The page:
A Child of the Manhattan—And Why You Should Drink It

March  6, 2015

When he's not busy running the cocktail program at New York City's Marta, Erik Lombardo is giving us the rundown on all things spiritsand showing us the best ways to drink them.

Today: Erik Lombardo reflects on the birth of the Manhattan and all of its children. 

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Like we talked about last time, vermouth was first introduced to cocktails in the mid-19th century, and it quickly became one of the most popular ingredients to mix into a cocktail. Mixing became so popular, in fact, that bartenders looking to keep on the cutting edge started to use not only vermouth, but amari and a bevy of liqueurs to make their creations pop. It was in this storm of innovation that the Manhattan was born, and soon after, so were its variations: the Brooklyn and, of course, the Red Hook.

The classic Brooklyn contains maraschino liqueur and Amer Picon, a bitter bottled aperitivo that, until recently, has been very difficult to find. (While the product has never stopped being produced in some countries, the recipe has changed; the Amer Picon of today bears but a shadowy resemblance to the one of yesteryear, though new, promising offerings have been showing up recently.)

When the recent wave of renewed interest in cocktails broke on the shores of New York City, bartenders looking for inspiration were forced to make variations on classics with ingredients that were more readily available. This gave life to a new wave of neighborhood-themed cocktails like the Greenpoint, Park Slope, and Red Hook. The latter uses Punt e Mes in place of the Amer Picon, which is inspired: It has an almost chocolaty bitterness, tempered by orange flavors ranging from sweet—like a segment of orange flesh—to bitter, like a flambéed peel. The maraschino manages to place its unmistakable funky-yet-sweet mark on the cocktail without dominating it, because the dry spiciness of the rye keeps everything in balance. (Please don’t sub bourbon for rye in this one—it just doesn’t work as well, regardless of how you may normally feel about bourbon Manhattans).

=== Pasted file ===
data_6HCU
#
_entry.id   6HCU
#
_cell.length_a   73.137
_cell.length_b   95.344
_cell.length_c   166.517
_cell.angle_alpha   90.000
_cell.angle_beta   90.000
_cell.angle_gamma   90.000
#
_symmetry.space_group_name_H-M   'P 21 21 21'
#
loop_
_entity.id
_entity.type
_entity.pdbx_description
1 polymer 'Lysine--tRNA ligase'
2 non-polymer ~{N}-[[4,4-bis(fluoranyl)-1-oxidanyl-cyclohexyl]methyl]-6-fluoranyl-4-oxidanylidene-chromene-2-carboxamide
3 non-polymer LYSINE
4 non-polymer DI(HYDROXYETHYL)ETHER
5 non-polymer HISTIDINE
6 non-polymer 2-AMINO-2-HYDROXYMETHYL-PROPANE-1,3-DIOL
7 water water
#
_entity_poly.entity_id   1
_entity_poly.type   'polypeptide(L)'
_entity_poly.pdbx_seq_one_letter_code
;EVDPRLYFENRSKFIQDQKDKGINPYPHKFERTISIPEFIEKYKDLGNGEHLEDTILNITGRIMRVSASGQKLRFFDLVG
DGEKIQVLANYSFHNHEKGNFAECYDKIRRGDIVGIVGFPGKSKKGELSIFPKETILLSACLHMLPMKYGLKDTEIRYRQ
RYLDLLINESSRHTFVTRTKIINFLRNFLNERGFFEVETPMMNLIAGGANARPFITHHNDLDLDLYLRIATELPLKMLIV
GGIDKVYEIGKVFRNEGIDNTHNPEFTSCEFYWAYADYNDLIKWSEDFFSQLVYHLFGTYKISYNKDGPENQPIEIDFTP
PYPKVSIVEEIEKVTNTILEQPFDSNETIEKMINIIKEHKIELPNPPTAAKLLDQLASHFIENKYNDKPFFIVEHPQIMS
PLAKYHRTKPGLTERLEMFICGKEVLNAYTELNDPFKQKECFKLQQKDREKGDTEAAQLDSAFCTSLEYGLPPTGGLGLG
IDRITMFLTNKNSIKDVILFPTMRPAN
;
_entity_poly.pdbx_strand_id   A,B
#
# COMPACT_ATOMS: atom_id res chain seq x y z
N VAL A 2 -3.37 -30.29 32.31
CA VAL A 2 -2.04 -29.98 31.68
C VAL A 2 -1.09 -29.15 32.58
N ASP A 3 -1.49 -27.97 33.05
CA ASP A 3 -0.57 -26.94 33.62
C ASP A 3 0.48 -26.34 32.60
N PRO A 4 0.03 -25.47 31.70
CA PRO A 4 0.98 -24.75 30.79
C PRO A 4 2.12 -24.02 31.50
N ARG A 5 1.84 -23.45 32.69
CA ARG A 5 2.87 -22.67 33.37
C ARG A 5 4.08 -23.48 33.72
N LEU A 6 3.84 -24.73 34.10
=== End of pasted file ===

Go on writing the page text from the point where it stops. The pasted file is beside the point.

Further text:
This is a fantastic cocktail to serve to a Manhattan-lover you’re looking to impress with something new, or someone you’re trying to introduce to Punt e Mes or maraschino liqueur—or just someone looking for a pre-dinner cocktail with just the right amount of bitter, sweet, and boozy. If you already have that bottle of maraschino (you do, don't you?), a little goes a long way, so this new favorite will help you move through the rest of it and keep the bottle from feeling neglected on your shelf. Plus, making one of these is a lot easier than actually getting to and from Red Hook—even with the Ikea shuttle.

Red Hook 

Serves 1 

2 ounces rye
ounce Punt e Mes

ounce maraschino liqueur

See the full recipe (and save it and print it) here. 

Photos by Alpha Smoot 

See what other Food52 readers are saying.

  • Vincent Scordo
    Vincent Scordo
  • Mortar & Pestle
    Mortar & Pestle
  • rahmanhajiriazar
Erik Lombardo

Written by: Erik Lombardo


Vincent S. March 7, 2016
In our humble view, Punt e Mes
 overpowers the Rye in this cocktail. The other two suggestions would be to use the liquor from a high quality jar of Amarena cherries and substitute the Punt e Mes with a high quality red vermouth like Carpano Antica
Mortar &. March 7, 2016
And yet another child of the Manhattan - the Manhancho, featuring the spicy spirit Ancho Reyes:
rahmanhajiriazar March 9, 2015
Add toolbar it me to the bookmarks fool bar